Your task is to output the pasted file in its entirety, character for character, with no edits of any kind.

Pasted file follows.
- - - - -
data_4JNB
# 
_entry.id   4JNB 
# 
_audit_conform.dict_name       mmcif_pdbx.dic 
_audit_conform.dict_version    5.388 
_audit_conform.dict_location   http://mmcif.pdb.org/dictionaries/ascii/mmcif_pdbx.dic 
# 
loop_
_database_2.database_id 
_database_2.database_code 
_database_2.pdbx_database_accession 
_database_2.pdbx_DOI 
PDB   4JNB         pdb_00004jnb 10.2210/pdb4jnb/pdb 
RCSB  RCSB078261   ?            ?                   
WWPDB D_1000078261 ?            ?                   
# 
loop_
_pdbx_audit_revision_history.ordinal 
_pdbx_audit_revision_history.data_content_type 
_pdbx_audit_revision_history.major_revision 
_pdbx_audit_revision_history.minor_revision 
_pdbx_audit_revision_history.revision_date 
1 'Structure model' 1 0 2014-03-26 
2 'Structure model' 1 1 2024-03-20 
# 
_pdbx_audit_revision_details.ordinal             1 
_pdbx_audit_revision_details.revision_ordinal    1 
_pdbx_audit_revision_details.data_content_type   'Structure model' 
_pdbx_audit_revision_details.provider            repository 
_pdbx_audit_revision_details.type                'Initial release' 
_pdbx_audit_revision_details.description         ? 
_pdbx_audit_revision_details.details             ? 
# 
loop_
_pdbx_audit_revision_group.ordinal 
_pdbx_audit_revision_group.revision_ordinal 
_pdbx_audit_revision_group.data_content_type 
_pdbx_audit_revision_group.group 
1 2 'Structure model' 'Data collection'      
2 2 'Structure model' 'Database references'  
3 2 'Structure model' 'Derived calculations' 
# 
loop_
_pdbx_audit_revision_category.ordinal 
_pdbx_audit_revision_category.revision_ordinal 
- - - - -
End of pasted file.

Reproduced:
data_4JNB
# 
_entry.id   4JNB 
# 
_audit_conform.dict_name       mmcif_pdbx.dic 
_audit_conform.dict_version    5.388 
_audit_conform.dict_location   http://mmcif.pdb.org/dictionaries/ascii/mmcif_pdbx.dic 
# 
loop_
_database_2.database_id 
_database_2.database_code 
_database_2.pdbx_database_accession 
_database_2.pdbx_DOI 
PDB   4JNB         pdb_00004jnb 10.2210/pdb4jnb/pdb 
RCSB  RCSB078261   ?            ?                   
WWPDB D_1000078261 ?            ?                   
# 
loop_
_pdbx_audit_revision_history.ordinal 
_pdbx_audit_revision_history.data_content_type 
_pdbx_audit_revision_history.major_revision 
_pdbx_audit_revision_history.minor_revision 
_pdbx_audit_revision_history.revision_date 
1 'Structure model' 1 0 2014-03-26 
2 'Structure model' 1 1 2024-03-20 
# 
_pdbx_audit_revision_details.ordinal             1 
_pdbx_audit_revision_details.revision_ordinal    1 
_pdbx_audit_revision_details.data_content_type   'Structure model' 
_pdbx_audit_revision_details.provider            repository 
_pdbx_audit_revision_details.type                'Initial release' 
_pdbx_audit_revision_details.description         ? 
_pdbx_audit_revision_details.details             ? 
# 
loop_
_pdbx_audit_revision_group.ordinal 
_pdbx_audit_revision_group.revision_ordinal 
_pdbx_audit_revision_group.data_content_type 
_pdbx_audit_revision_group.group 
1 2 'Structure model' 'Data collection'      
2 2 'Structure model' 'Database references'  
3 2 'Structure model' 'Derived calculations' 
# 
loop_
_pdbx_audit_revision_category.ordinal 
_pdbx_audit_revision_category.revision_ordinal 